‘That’s kind of you to say,’ I replied, fightin’ the urge to slap him with the slimy end of my stick. ‘But I reckon I stand a better chance on my own.’
‘You’re alone?’ He asked. ‘Don’t you have any friends? Family?’
‘Nope. Well, I got my Pa.’
‘Really?’ the stranger asked. ‘Where is he?’
‘Oh, he’s…around.’ I got that question a lot. I liked to leave my answer hanging there just a bit. ‘Anyway,’ I said eventually, ‘you kids had better scoot ‘fore this feller’s friends show up. Surprised they ain’t already here, actually.’
The boy looked down for the first time and saw the two giant pieces of slug. I had to put a hand on his shoulder to stop him from pitching forward and catchin’ a face full of goo.
‘My god, that’s a…did you…?’ he stumbled.
‘Yes it is and yes I did. Got no salt on the stick at the moment but I find I hit anything with it hard enough it tends to die. Now go on, get.’
‘Right away. Thank you sir.’
‘Don’t be callin’ me sir, got an awful sound to it.’
‘Don’t tell me, that’s what people call your father?’ He was smiling now. Damn, this boy belonged in a copy room or a grocery store stackin’ shelves, not out leading people to safety.
‘Naw, they pretty much call him by his first name. Or Lord, which I think gives him a kick.’
‘So who are you?’
‘Who am I?’ I hate to admit it, but I loved this bit. ‘They call me Jesus.’
I was startin’ to wish I’d not thrown those sunglasses away. Putting them on as I said my name would have really set the mood. I wasn’t about to reach down and pull them from the slug remains though.
‘Of Nazareth. Jesus Christ, son of God, died for you sins, all that jazz. The Jesus.’ I said it slow. I like to think it helps it to sink in on the rare occasion it did, though this wasn’t to be one of ‘em.
‘Well Mister Jesus, thank you for your help. It’s been great talking to you but as you said, we’d better get going now.’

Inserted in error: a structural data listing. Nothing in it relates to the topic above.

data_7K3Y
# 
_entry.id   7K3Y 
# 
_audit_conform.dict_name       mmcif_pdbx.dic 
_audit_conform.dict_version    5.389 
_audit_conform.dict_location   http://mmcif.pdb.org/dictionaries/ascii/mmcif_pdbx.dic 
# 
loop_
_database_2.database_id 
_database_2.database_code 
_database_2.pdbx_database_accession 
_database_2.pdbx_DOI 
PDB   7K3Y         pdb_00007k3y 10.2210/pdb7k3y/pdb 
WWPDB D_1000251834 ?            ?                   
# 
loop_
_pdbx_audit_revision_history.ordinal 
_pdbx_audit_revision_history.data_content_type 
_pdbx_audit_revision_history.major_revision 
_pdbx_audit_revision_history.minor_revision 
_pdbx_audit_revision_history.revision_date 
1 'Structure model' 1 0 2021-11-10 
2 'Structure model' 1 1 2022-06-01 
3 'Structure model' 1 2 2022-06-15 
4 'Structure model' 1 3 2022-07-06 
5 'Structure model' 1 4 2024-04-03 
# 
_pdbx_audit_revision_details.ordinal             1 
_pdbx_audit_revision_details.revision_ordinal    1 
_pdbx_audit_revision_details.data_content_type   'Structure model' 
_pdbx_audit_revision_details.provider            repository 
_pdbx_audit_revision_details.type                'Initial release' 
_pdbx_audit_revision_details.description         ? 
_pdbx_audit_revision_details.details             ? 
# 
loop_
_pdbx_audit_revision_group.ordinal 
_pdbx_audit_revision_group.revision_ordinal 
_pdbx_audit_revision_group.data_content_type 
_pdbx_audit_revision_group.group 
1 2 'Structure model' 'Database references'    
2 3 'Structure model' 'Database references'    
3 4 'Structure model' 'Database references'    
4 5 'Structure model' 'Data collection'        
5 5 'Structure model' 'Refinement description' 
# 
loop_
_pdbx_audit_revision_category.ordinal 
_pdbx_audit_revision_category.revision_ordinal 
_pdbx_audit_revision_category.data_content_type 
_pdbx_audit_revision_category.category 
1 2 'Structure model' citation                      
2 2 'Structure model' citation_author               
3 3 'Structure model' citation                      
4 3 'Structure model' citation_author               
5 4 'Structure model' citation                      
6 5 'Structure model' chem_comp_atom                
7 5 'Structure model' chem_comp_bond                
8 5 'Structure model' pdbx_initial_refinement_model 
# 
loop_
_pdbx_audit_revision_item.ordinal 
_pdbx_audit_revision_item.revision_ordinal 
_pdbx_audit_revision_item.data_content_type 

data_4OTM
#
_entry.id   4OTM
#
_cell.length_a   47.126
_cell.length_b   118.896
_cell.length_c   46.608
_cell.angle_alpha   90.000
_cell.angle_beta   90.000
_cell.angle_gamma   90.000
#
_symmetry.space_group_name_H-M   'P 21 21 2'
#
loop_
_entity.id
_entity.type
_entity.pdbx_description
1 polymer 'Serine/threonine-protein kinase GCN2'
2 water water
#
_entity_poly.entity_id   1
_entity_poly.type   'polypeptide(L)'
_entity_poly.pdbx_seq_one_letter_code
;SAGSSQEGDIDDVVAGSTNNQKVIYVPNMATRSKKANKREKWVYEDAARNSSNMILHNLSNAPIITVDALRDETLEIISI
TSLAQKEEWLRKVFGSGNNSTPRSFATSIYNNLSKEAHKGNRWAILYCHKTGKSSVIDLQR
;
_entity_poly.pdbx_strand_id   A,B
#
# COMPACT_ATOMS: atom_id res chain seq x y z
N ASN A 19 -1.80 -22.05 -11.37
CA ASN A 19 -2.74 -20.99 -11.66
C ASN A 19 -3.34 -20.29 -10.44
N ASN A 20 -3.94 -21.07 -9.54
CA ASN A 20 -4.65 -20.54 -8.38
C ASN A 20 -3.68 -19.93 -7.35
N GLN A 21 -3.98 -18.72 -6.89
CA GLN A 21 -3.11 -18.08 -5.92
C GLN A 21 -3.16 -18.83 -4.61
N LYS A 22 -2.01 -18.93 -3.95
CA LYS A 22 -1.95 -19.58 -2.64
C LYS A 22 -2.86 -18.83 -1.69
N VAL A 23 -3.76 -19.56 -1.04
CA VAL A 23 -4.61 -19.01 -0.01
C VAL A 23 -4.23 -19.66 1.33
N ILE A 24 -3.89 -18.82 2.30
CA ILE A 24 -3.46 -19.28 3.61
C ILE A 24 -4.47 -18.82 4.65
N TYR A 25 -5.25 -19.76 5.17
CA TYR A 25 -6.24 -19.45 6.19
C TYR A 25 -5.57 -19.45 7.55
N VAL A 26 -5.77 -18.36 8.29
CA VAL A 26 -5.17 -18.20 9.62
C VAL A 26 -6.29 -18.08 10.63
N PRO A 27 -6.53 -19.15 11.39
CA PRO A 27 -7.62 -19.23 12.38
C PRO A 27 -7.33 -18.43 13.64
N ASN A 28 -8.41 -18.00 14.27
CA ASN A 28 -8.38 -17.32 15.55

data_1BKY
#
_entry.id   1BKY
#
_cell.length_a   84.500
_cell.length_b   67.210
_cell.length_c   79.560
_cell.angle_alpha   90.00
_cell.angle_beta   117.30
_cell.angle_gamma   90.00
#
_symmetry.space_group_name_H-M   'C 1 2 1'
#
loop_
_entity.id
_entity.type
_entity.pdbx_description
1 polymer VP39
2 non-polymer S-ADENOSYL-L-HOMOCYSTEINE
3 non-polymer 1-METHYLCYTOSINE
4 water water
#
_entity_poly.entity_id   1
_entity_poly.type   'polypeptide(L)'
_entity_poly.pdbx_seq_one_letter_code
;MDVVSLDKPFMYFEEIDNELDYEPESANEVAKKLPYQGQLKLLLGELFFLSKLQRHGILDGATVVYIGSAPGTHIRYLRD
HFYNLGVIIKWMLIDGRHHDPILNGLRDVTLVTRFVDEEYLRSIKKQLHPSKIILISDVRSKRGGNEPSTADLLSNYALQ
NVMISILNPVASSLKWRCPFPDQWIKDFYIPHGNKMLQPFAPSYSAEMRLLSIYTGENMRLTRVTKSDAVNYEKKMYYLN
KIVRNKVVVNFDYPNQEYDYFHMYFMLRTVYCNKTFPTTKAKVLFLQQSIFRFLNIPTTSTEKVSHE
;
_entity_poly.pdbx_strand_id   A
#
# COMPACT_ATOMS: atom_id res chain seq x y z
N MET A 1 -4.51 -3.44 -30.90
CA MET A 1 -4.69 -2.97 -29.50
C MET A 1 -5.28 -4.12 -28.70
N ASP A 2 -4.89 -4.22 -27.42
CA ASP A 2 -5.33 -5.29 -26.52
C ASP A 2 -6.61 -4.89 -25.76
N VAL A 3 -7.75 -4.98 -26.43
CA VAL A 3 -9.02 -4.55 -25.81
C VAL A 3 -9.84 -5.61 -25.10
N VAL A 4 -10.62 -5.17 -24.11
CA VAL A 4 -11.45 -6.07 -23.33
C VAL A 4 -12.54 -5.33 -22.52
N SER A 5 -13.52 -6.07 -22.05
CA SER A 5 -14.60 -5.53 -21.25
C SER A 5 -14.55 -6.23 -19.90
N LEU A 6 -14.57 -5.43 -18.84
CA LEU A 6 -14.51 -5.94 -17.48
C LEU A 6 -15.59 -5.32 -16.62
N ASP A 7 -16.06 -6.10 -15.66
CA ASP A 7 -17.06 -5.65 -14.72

He didn’t believe me, so far no-one did. It made no difference to me. I try to help people and if they listen, all the better for them. If not it’s their loss. I tried.
‘That you should,’ I told him. ‘Best of luck to you all.’
The stranger turned around and walked back to his friends. There wasn’t much conversation between ‘em ‘fore they set off walking. East. Figures. Well I wasn’t goin’ to get all worked up an’ chase after ‘em. They’d made their minds up about me and that was fine. No sense wastin’ my time arguing with one group of people when somewhere down my road I might meet others more inclined to listen to sense.
I set off walkin’ again but barely made five steps ‘fore I felt a hand on my shoulder. I looked round and it was one of the girls from the group. She was barely more than a child but lookin’ past her, the group weren’t waitin’. She must have been on her own.
‘You really think you’re Jesus?’ she asked.
‘What do you think?’
‘Jesus died,’ she said with certainty.
‘Yep. Came back to life again, too.’
‘Yeah, but then he went to heaven.’
‘And now I’m back.’
‘He weren’t from Texas,’ she said, defiantly.
‘True enough, but I been here a while now and besides, I like the accent.’
‘He din’t play hockey or kill things,’ she said triumphantly.
‘I don’t play hockey,’ I replied. ‘This here’s my Jesus stick. I invented it firs’ time round. Carpenter, remember? Some feller must’ve seen it and come up with the game afterwards. An’ with these here slugs it’s either kill or get ate, so I kill ‘em.’
Another thinkin’ pause. Seems a lot of folk end up doing this when they talk to me long enough. This one was different though. Looked as though she might have a brain rattlin’ around upstairs.
‘If you’re Jesus, prove it.’
‘Ain’t never been asked that before. Last time people just took my word for it.’
‘People have changed, I wanna see proof. Turn some water into wine.’
‘You got any water?’
‘Doesn’t matter,’ I said. ‘I wouldn’t do it if you did. I can’t do no magic tricks, never have. Whoever wrote that Bible book of yours took more than a few liberties with the truth.’
‘Feeding the five-thousand? Walkin’ on water? Curin’ lepers?’
‘Curin’ lepers? Ha! I wouldn’t go near ‘em. Din’t want my feet fallin’ off. Look, I ain’t provin’ nothin’. If you want to come with me then fine, if you don’t, don’t. but I tell you one thing, you go with them lot you ain’t gonna last long. Come with me…well, it’d be nice to have the company and you’ll likely last a lot longer.’
I bent down to pick up the sunglasses and wiped off the slime with the corner of my shirt. I wasn’t going to miss that opportunity if it presented itself again. The whole time the girl just kept watchin’ what I was doin’. Sizing me up. I started walkin’ west and she followed.
‘So what’s your name?’ I asked.
‘I don’t want to say,’ she replied, looking up at me.
‘I ain’t havin’ you tag along and not tell me your name,’ I said. ‘Spit it out.’
She paused before she eventually said ‘Mary.’ I couldn’t help but smile.
‘Hey,’ she said suddenly. ‘Your shirt.’
‘What about it?’
‘You used it to wipe the slime off…but…it’s clean.’
I lifted up the corner of the shirt slightly and looked down at it. Then I reached into my pocket and pulled out the sunglasses.
‘Yeah,’ I said, putting the glasses on. ‘So it is.’